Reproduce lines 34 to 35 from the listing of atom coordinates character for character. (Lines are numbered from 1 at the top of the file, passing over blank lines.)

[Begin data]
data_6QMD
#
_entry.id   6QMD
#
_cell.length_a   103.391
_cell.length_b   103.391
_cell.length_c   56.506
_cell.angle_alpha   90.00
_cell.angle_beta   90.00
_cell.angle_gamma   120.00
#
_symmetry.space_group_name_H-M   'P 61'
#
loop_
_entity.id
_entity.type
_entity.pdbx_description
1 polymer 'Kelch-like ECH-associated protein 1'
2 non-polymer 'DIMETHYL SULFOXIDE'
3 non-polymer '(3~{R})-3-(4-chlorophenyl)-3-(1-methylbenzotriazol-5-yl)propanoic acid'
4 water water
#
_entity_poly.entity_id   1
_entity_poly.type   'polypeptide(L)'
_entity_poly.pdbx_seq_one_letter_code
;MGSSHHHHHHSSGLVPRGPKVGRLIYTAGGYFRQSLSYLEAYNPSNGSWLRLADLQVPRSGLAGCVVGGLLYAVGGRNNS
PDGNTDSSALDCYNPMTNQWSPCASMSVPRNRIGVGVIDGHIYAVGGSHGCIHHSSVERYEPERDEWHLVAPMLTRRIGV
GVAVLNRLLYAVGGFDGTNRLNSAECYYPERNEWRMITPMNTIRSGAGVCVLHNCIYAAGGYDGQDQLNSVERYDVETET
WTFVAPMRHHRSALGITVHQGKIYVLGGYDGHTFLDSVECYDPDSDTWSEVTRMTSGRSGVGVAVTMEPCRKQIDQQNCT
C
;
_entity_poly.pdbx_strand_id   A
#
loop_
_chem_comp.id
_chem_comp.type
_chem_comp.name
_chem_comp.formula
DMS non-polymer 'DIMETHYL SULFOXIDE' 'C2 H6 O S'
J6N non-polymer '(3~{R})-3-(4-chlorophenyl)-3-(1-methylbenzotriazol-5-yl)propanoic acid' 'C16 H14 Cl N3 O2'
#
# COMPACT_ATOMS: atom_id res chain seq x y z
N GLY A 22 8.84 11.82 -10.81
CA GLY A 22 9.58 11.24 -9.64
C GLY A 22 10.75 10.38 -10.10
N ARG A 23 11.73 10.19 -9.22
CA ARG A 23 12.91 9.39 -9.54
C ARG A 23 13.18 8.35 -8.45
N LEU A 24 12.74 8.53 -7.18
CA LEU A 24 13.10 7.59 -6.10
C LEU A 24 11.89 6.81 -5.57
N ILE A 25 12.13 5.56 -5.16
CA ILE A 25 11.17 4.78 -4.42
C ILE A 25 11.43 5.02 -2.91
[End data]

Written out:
loop_
_chem_comp.id